Ryan has been giving Alexander a scheduled day off from practice every week to keep him fresh. Alexander said it takes until Friday to recover at his age.
"It's huge," he said. "I'm lucky that I'm with a coach who appreciates a veteran and trusts me to still prepare mentally, because it's hard for some guys to miss practice and still play well. But I've been around long enough to where I've kind of figured it out."
He can always share notes with defensive tackle Kyle Williams. He and Williams, who is also 33, have bonded over faith, family and football. Williams has five young children, while three of Alexander's four kids are under the age of 9.
"I've naturally gravitated to him," Alexander said. "We're the same age. He always gives me a hard time about being two weeks older than him. Our sons and daughters play really well together. We hang out. They play on the same soccer team. Our wives get along and we're men of faith."
Like Williams, he is driven by the desire to play for a champion. Alexander has played in three playoff games, two with Washington and one with Arizona. He lost them all. The question is whether he will remain with the Bills next season.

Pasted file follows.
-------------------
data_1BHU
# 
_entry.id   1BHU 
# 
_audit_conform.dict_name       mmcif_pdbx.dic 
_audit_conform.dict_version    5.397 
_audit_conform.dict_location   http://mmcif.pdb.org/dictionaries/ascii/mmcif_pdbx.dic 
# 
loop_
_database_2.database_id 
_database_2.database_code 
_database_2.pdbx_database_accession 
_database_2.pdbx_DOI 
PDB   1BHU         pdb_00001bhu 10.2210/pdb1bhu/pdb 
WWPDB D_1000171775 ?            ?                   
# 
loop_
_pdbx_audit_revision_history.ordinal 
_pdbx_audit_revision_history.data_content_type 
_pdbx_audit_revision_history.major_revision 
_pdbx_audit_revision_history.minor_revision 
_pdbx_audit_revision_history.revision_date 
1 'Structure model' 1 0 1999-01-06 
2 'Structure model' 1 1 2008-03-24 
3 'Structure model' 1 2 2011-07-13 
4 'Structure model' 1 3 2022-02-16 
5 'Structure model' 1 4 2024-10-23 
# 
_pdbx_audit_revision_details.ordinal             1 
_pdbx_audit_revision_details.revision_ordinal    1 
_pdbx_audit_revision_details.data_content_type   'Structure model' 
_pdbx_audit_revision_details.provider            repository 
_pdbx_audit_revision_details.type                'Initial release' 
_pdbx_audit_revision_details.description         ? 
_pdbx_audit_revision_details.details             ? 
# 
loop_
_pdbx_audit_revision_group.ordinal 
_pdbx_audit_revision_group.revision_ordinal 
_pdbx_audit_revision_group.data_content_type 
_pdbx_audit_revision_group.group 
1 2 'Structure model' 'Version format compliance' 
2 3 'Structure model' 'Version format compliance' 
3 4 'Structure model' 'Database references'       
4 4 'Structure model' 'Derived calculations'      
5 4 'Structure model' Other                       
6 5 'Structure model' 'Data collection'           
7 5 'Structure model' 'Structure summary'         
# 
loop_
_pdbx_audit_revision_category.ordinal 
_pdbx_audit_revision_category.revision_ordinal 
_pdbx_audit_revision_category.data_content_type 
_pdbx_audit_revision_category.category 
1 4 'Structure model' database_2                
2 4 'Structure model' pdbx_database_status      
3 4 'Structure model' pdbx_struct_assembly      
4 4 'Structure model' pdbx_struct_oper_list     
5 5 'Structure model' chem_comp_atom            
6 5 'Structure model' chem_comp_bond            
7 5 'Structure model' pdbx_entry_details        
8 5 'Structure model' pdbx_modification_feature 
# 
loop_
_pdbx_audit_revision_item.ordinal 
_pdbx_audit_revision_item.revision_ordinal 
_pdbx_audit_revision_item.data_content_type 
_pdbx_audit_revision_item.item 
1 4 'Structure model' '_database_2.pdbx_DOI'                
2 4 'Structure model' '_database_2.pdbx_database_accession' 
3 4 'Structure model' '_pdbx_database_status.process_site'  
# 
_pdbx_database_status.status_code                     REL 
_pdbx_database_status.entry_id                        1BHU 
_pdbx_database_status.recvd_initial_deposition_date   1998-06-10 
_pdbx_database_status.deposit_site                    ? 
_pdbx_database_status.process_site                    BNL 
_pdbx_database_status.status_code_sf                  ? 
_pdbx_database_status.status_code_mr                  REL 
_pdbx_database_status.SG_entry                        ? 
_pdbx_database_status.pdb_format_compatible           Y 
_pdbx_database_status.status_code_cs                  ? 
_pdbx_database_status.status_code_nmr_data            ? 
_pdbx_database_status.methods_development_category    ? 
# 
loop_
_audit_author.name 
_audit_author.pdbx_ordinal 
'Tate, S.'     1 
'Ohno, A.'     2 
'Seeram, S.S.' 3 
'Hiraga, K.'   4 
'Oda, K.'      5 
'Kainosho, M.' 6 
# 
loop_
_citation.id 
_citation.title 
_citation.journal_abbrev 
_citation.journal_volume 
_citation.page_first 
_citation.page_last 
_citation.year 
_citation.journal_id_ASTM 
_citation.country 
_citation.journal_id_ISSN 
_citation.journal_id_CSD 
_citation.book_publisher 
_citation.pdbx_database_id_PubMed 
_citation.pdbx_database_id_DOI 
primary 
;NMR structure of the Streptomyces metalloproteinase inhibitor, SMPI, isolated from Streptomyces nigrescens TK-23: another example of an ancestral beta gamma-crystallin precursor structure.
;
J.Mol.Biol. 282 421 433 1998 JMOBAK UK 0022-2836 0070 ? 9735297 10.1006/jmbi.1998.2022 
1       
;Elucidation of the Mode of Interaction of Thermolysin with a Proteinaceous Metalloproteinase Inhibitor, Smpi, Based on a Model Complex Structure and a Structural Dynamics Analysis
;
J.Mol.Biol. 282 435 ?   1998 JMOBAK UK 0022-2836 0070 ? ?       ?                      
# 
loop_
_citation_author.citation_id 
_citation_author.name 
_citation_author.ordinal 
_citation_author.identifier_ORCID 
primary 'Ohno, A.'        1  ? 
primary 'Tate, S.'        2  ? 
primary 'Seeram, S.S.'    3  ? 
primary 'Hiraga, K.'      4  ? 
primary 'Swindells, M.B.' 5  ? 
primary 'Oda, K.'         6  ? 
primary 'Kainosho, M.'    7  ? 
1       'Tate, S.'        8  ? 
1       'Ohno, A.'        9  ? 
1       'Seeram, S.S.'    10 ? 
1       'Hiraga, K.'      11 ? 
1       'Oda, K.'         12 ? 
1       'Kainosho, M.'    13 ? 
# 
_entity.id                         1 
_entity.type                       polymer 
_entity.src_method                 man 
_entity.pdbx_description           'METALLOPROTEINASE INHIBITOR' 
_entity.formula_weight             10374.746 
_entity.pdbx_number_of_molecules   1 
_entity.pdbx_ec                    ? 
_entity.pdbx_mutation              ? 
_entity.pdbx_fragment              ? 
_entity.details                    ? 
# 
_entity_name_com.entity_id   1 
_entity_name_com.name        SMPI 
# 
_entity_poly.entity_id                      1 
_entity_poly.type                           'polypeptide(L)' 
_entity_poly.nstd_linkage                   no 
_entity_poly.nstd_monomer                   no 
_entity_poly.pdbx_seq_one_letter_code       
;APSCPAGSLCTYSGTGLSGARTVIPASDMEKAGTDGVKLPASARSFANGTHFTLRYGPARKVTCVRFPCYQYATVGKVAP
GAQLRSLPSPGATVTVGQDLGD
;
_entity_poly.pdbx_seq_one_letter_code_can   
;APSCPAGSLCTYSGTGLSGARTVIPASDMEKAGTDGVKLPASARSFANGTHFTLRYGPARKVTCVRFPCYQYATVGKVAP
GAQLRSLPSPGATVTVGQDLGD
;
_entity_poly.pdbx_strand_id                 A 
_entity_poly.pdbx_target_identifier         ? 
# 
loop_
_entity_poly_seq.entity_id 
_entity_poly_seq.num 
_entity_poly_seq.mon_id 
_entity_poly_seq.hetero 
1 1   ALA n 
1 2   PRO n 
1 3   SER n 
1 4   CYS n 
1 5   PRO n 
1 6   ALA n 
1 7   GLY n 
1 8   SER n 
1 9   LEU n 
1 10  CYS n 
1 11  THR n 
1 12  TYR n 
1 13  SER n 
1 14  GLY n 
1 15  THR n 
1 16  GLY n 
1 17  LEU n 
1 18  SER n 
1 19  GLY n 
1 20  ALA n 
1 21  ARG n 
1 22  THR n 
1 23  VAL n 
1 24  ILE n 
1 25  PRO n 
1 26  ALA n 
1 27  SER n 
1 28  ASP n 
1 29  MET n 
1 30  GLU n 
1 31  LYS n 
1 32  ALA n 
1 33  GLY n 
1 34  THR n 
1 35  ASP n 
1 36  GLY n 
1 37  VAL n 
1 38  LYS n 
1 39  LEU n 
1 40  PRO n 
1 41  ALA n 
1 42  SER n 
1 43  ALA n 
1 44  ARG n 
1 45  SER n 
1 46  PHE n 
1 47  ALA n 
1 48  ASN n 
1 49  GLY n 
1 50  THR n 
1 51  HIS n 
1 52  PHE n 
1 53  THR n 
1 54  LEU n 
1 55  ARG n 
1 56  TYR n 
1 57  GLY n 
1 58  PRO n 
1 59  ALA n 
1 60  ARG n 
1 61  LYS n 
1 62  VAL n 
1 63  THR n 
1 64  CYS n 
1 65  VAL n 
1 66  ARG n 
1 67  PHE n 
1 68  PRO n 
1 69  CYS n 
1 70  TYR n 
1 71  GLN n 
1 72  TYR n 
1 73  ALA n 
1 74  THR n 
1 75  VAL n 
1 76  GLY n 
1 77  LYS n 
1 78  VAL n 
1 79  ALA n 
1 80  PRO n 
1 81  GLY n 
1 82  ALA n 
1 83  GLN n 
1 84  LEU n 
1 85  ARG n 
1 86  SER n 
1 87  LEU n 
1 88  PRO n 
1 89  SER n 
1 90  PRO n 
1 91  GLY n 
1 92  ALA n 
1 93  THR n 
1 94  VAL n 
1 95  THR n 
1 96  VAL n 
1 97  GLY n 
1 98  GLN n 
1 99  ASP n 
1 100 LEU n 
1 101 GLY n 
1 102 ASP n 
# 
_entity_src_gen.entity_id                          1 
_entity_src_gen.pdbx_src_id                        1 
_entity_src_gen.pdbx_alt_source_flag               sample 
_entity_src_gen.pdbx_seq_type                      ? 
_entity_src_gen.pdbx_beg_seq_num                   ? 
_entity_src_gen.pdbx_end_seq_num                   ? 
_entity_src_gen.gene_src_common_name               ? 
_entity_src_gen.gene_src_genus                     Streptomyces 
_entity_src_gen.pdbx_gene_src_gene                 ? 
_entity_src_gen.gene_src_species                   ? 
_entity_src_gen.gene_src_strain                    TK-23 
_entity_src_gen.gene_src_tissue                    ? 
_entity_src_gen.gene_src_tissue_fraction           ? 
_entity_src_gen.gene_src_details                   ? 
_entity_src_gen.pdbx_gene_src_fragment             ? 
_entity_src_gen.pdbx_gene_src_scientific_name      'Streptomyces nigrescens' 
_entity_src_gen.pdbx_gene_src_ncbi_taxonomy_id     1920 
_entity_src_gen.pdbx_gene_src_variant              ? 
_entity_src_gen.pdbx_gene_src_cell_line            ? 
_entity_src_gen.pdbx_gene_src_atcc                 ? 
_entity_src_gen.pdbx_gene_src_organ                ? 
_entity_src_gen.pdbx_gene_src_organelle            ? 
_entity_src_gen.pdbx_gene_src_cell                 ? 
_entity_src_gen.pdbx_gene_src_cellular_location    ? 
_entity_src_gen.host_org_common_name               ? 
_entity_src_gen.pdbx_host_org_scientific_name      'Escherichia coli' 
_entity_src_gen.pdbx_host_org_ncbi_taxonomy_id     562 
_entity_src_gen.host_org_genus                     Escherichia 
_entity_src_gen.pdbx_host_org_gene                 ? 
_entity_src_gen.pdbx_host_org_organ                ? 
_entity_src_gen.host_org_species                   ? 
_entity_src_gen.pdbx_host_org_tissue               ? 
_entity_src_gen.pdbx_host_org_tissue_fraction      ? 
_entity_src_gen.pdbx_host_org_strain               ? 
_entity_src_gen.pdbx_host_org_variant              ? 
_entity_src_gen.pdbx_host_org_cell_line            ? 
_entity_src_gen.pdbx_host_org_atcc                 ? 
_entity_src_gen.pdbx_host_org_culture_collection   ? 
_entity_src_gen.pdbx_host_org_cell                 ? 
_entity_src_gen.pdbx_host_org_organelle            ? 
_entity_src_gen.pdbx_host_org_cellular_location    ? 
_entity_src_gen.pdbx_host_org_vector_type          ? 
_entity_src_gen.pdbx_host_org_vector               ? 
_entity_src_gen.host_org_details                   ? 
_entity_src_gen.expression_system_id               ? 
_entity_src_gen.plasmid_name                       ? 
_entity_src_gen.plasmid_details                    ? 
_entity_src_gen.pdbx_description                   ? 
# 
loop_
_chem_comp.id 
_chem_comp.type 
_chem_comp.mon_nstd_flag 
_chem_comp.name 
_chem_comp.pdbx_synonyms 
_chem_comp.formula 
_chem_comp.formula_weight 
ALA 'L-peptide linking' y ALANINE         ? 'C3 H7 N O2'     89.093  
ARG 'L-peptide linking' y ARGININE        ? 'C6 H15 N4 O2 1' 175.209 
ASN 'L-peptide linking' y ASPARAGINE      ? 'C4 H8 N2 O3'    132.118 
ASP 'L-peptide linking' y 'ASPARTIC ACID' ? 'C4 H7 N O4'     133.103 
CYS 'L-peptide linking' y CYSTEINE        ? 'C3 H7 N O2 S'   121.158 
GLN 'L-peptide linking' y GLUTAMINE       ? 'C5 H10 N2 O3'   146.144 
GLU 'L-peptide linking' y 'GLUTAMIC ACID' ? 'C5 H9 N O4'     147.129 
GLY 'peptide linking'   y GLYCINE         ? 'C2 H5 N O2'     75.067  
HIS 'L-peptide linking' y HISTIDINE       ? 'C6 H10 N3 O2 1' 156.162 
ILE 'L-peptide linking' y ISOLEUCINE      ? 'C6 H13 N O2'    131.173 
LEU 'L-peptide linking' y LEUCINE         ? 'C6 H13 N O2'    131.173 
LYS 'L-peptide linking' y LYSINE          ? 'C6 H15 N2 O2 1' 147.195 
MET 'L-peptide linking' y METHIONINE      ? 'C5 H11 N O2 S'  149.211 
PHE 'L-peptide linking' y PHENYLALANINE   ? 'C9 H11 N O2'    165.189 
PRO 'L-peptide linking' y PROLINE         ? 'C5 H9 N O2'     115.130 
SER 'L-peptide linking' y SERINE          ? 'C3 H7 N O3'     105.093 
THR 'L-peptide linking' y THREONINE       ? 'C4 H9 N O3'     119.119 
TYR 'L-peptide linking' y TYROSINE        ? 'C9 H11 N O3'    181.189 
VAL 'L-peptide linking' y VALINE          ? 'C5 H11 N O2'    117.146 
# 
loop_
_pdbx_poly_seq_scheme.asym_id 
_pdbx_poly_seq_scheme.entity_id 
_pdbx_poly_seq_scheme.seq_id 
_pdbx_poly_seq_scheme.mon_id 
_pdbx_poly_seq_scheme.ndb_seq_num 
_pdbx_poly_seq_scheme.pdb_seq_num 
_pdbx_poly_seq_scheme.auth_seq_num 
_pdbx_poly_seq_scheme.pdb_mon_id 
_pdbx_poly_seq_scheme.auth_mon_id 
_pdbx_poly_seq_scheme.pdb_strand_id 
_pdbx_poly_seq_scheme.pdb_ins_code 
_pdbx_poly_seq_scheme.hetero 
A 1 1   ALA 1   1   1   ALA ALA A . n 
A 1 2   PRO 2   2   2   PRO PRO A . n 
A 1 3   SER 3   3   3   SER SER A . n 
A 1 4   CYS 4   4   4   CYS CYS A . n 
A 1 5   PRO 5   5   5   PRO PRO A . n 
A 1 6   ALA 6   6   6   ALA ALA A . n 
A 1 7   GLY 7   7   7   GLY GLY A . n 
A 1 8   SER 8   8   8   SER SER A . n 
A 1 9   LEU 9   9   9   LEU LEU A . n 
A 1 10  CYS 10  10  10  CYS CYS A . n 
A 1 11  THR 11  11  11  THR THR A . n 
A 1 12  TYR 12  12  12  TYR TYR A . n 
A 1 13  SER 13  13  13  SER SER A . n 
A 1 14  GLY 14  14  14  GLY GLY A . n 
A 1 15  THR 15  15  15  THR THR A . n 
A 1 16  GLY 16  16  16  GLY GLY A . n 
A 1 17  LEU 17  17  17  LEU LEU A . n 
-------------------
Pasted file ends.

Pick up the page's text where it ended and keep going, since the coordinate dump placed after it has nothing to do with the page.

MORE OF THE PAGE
Alexander will be 34 at the start of next season. It will be his last chance to cash in as a free agent, though he's probably too old to command elite money. The Bills will be inclined to give much of his linebacker time to Lawson, a first-round pick. I asked if it bothered him, not having had a chance to become fabulously wealthy along the way.
"It's all about perspective," he said. "Wealthy compared to who? I've made way more than I grew up with. I made more in one year than my mom made in her lifetime. Money doesn't make you happy. That's a byproduct. Some people are blessed with it and some aren't. But that's not why I play this game.
"It's really not like that for me. Obviously, contracts come into play. But at the end of the day, I want to be in a place where I'm wanted and respected and this place has been that for me. I love coming to work. So this really is a blessing."
Bills fans should be thankful to have him. It's not often you come across an athlete for whom every day is Thanksgiving.